Zika Virus is ‘Under Control’ in Florida Despite Rising Number of Cases
United States health officials said Americans shouldn't be too concerned about the rising Zika cases in Florida. They assured the general public that the country is more equipped in combatting the virus than South American nations.
Karen Harris, the chairperson of District 12 of the American Congress of Obstetricians and Gynecologists, told The Florida Times-Union via Jacksonville News that she has been handing out Centers for Disease Control and Prevention guidelines to each of her pregnant patients. She said women have become more inquisitive on how to prevent mosquito bites during pregnancy.
According to Miami Herald, the Zika count in Florida has reached 60 this week. Four of those cases involved pregnant women while only one acquired the virus outside the state.
The CDC website reported that a total of 193 Zika cases have been confirmed in the US between Jan. 1 and March 9. Florida leads all states in ZIka cases followed by New York, Texas and Illinois.
The Zika virus is widely-considered to be a vector-borne disease carried by the Aedes aegypti mosquito. However, recent studies have found links between Zika and birth defects in children whose mothers acquired the virus during their pregnancy. In the US, majority of the cases involve touring men passing the virus to their partners through sexual contact.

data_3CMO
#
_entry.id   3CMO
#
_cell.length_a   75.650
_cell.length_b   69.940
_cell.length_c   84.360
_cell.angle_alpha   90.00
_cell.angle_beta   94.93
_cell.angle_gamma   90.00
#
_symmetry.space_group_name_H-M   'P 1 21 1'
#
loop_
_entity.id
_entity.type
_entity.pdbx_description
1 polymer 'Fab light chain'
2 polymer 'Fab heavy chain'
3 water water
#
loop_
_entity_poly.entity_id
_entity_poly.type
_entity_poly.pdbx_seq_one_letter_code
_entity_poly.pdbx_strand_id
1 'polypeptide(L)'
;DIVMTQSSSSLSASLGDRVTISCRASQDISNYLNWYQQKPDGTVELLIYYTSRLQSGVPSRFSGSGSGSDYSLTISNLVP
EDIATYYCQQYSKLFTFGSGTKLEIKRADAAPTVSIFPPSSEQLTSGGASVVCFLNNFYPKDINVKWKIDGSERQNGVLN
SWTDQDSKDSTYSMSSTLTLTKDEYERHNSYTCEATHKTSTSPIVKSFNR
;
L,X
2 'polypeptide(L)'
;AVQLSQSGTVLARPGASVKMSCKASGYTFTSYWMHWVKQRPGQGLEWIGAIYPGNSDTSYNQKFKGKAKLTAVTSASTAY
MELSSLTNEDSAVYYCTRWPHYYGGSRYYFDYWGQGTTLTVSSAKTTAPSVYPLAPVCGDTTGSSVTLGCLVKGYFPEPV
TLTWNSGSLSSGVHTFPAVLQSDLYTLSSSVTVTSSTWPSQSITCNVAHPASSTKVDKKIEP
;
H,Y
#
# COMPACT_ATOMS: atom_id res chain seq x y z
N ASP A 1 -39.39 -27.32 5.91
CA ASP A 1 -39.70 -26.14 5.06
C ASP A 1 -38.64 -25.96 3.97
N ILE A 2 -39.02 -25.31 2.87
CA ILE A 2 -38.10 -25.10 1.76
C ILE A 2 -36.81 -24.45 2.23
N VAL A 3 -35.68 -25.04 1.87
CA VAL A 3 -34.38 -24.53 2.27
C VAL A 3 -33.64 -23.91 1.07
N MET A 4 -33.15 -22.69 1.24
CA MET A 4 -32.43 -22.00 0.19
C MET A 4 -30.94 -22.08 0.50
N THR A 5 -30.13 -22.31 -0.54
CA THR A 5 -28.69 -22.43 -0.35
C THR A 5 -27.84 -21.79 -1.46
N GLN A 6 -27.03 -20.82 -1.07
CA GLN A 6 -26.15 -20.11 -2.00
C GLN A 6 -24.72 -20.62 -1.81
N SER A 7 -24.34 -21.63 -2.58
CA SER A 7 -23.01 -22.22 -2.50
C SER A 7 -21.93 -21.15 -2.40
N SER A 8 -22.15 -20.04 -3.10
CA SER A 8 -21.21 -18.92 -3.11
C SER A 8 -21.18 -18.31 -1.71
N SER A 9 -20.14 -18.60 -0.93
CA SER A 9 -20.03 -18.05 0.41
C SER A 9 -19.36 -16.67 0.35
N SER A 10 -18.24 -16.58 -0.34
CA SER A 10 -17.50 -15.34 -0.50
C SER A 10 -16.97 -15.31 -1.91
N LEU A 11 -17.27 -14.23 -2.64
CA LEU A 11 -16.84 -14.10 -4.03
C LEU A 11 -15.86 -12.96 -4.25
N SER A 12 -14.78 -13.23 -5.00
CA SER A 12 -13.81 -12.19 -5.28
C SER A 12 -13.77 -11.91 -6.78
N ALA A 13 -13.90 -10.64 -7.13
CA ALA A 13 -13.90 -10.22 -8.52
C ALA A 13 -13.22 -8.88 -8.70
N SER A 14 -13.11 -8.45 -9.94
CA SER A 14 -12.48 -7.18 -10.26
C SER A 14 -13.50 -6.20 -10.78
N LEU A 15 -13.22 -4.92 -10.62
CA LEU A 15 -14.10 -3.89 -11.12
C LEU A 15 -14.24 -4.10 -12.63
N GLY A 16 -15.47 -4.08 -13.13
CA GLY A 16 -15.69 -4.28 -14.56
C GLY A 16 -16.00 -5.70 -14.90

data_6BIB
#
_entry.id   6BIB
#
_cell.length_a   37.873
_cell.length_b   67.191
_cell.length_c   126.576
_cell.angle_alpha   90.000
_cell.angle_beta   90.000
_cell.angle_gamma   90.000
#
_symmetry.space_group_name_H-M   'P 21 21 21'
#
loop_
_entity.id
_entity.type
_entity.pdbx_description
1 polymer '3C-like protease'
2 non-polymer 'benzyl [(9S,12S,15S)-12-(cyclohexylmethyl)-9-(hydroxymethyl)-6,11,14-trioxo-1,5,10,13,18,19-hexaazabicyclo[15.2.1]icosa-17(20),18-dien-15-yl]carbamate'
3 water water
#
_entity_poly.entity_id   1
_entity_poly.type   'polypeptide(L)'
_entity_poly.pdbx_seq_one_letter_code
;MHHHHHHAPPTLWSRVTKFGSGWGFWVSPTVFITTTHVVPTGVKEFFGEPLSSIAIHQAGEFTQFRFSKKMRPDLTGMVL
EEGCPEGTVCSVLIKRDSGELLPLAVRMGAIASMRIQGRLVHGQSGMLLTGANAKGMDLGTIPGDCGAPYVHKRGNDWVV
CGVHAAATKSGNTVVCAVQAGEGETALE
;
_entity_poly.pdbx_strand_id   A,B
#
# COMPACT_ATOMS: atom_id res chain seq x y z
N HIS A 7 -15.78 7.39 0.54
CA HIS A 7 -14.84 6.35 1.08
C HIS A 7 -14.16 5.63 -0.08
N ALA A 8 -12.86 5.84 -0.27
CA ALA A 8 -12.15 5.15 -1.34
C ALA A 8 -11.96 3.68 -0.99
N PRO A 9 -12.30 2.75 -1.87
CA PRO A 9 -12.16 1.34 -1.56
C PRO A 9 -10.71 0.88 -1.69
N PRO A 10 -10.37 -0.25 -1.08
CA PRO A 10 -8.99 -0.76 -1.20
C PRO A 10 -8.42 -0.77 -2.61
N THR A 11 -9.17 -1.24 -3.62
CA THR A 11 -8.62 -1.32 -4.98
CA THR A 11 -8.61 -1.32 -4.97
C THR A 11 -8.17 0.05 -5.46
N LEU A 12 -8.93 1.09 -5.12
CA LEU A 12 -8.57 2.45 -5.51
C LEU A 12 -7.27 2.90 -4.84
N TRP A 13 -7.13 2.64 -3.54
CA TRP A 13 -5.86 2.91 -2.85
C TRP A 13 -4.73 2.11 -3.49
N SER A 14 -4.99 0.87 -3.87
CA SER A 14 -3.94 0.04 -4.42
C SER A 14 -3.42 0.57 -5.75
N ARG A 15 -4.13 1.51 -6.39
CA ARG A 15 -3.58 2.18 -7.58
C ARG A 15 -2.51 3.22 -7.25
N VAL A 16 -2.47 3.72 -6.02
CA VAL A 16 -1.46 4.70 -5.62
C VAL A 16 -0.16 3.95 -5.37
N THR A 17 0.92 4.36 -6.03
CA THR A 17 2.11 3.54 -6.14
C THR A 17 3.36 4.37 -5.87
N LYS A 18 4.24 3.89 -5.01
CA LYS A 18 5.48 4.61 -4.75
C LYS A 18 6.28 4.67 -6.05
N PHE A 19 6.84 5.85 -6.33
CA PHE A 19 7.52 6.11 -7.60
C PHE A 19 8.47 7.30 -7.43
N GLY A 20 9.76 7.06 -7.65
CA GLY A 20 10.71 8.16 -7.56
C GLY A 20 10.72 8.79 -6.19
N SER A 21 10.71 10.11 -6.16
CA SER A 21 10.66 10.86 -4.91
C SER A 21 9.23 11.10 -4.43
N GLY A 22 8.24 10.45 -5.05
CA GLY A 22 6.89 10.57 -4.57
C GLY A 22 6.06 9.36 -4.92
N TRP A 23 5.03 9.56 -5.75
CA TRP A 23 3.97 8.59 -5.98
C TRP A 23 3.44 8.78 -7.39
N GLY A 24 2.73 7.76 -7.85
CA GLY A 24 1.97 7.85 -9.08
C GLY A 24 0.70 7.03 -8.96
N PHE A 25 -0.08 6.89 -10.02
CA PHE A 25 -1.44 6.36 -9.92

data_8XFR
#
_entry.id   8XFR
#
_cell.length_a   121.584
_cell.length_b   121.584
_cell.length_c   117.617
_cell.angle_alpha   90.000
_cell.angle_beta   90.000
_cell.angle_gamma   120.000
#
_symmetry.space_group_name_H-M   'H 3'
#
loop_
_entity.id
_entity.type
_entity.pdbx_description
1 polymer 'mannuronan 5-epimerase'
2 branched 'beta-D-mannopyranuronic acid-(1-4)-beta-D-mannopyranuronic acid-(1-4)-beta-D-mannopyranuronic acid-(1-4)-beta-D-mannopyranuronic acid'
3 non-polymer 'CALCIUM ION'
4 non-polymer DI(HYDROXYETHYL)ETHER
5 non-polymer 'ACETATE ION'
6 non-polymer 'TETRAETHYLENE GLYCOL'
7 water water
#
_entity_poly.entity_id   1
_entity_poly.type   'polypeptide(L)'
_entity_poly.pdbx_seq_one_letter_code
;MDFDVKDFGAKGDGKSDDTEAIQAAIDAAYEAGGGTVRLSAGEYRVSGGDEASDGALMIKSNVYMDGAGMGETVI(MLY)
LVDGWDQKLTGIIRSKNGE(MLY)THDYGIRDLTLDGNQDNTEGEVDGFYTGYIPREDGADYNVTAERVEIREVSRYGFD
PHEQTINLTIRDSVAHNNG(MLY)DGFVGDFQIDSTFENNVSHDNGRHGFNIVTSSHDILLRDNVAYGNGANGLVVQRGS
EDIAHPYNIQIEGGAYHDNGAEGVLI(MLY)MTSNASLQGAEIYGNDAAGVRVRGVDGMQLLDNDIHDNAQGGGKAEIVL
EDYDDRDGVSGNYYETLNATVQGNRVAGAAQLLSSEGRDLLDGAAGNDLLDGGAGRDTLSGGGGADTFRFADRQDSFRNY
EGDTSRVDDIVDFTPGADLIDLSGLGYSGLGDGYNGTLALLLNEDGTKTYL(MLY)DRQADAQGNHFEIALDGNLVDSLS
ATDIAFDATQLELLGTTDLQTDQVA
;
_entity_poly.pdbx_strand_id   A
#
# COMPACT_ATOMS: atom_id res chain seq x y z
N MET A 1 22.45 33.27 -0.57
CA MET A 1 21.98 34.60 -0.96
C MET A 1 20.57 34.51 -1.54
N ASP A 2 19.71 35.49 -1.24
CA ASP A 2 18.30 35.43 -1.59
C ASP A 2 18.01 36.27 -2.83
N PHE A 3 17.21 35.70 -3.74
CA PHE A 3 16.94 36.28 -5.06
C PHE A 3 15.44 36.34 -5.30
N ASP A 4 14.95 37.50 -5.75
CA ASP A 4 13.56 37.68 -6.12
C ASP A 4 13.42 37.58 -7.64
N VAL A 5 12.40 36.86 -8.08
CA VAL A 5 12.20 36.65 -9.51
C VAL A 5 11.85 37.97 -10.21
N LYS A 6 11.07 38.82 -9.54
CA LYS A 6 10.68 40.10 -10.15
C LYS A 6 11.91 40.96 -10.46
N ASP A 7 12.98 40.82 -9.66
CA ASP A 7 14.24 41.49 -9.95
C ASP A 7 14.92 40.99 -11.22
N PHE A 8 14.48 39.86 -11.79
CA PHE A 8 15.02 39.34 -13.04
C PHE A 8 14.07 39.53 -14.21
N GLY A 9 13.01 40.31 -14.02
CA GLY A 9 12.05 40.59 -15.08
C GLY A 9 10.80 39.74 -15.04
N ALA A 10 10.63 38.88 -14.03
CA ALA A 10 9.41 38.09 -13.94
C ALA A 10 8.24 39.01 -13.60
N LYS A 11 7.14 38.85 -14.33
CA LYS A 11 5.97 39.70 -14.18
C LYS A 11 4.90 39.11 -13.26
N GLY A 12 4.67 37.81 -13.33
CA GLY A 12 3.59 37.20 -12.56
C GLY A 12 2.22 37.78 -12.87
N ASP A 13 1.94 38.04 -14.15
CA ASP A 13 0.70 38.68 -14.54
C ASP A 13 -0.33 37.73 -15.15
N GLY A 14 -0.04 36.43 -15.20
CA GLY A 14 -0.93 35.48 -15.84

Mobeen H. Rathore, the chairperson of the Baptist Health Infection Prevention and Control Committee said Zika could spread even more in the US since the Aedes aegypti mosquito is already nesting in 32 states. On the other hand, he reasoned that the country's better living conditions, mosquito control and healthcare system will stop Zika from becoming an epidemic.
Jill Bodden, the Women's Services chief at Memorial Hospital in Jacksonville, revealed that health care providers have been getting more questions from pregnant women about the dangers of Zika. That said, expectant mothers aren't overly worried if they haven't been out of the country.
"They're aware, but there is no panic or anything like that," said Bodden. "It's very calm. They understand the seriousness of it, but there is no need to panic at this time."